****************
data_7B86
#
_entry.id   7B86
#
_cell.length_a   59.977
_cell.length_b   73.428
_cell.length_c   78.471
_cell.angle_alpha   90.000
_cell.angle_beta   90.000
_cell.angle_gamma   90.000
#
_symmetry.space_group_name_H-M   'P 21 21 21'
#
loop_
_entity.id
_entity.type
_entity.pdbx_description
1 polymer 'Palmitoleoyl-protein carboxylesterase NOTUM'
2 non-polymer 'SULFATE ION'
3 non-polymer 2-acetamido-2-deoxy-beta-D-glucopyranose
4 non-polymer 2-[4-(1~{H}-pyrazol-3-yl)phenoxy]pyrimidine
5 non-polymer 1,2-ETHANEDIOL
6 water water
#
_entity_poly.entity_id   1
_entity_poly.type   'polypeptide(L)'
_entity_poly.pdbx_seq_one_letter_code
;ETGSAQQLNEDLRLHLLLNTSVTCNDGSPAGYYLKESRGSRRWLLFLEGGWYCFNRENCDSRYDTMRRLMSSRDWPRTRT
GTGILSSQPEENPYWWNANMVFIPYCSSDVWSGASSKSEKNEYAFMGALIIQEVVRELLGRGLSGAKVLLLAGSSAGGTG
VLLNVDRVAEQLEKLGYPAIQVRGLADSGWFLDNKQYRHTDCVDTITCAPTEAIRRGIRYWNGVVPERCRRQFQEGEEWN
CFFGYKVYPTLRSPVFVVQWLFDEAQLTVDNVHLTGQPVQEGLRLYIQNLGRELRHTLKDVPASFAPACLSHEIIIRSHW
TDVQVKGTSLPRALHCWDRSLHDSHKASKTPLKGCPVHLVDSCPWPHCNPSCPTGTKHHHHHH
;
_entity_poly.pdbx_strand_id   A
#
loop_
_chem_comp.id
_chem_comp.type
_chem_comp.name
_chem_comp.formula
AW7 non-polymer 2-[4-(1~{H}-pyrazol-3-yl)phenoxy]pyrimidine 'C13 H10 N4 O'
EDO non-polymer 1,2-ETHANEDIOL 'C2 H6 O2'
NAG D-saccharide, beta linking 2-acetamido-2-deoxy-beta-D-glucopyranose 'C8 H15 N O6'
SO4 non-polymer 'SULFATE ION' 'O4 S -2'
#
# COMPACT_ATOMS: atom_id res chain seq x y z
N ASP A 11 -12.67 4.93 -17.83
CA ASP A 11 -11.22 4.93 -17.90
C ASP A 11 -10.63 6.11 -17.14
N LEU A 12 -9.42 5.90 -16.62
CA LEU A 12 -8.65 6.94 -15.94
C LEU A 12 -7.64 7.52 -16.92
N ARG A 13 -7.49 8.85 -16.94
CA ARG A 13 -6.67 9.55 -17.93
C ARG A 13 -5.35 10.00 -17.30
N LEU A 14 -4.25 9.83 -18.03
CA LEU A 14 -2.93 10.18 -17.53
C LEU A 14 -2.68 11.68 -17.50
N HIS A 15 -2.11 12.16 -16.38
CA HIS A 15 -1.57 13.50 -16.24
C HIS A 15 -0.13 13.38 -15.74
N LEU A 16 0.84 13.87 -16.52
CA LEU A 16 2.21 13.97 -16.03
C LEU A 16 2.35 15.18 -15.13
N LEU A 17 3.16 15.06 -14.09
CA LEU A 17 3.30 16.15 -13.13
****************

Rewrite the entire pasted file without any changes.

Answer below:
data_7B86
#
_entry.id   7B86
#
_cell.length_a   59.977
_cell.length_b   73.428
_cell.length_c   78.471
_cell.angle_alpha   90.000
_cell.angle_beta   90.000
_cell.angle_gamma   90.000
#
_symmetry.space_group_name_H-M   'P 21 21 21'
#
loop_
_entity.id
_entity.type
_entity.pdbx_description
1 polymer 'Palmitoleoyl-protein carboxylesterase NOTUM'
2 non-polymer 'SULFATE ION'
3 non-polymer 2-acetamido-2-deoxy-beta-D-glucopyranose
4 non-polymer 2-[4-(1~{H}-pyrazol-3-yl)phenoxy]pyrimidine
5 non-polymer 1,2-ETHANEDIOL
6 water water
#
_entity_poly.entity_id   1
_entity_poly.type   'polypeptide(L)'
_entity_poly.pdbx_seq_one_letter_code
;ETGSAQQLNEDLRLHLLLNTSVTCNDGSPAGYYLKESRGSRRWLLFLEGGWYCFNRENCDSRYDTMRRLMSSRDWPRTRT
GTGILSSQPEENPYWWNANMVFIPYCSSDVWSGASSKSEKNEYAFMGALIIQEVVRELLGRGLSGAKVLLLAGSSAGGTG
VLLNVDRVAEQLEKLGYPAIQVRGLADSGWFLDNKQYRHTDCVDTITCAPTEAIRRGIRYWNGVVPERCRRQFQEGEEWN
CFFGYKVYPTLRSPVFVVQWLFDEAQLTVDNVHLTGQPVQEGLRLYIQNLGRELRHTLKDVPASFAPACLSHEIIIRSHW
TDVQVKGTSLPRALHCWDRSLHDSHKASKTPLKGCPVHLVDSCPWPHCNPSCPTGTKHHHHHH
;
_entity_poly.pdbx_strand_id   A
#
loop_
_chem_comp.id
_chem_comp.type
_chem_comp.name
_chem_comp.formula
AW7 non-polymer 2-[4-(1~{H}-pyrazol-3-yl)phenoxy]pyrimidine 'C13 H10 N4 O'
EDO non-polymer 1,2-ETHANEDIOL 'C2 H6 O2'
NAG D-saccharide, beta linking 2-acetamido-2-deoxy-beta-D-glucopyranose 'C8 H15 N O6'
SO4 non-polymer 'SULFATE ION' 'O4 S -2'
#
# COMPACT_ATOMS: atom_id res chain seq x y z
N ASP A 11 -12.67 4.93 -17.83
CA ASP A 11 -11.22 4.93 -17.90
C ASP A 11 -10.63 6.11 -17.14
N LEU A 12 -9.42 5.90 -16.62
CA LEU A 12 -8.65 6.94 -15.94
C LEU A 12 -7.64 7.52 -16.92
N ARG A 13 -7.49 8.85 -16.94
CA ARG A 13 -6.67 9.55 -17.93
C ARG A 13 -5.35 10.00 -17.30
N LEU A 14 -4.25 9.83 -18.03
CA LEU A 14 -2.93 10.18 -17.53
C LEU A 14 -2.68 11.68 -17.50
N HIS A 15 -2.11 12.16 -16.38
CA HIS A 15 -1.57 13.50 -16.24
C HIS A 15 -0.13 13.38 -15.74
N LEU A 16 0.84 13.87 -16.52
CA LEU A 16 2.21 13.97 -16.03
C LEU A 16 2.35 15.18 -15.13
N LEU A 17 3.16 15.06 -14.09
CA LEU A 17 3.30 16.15 -13.13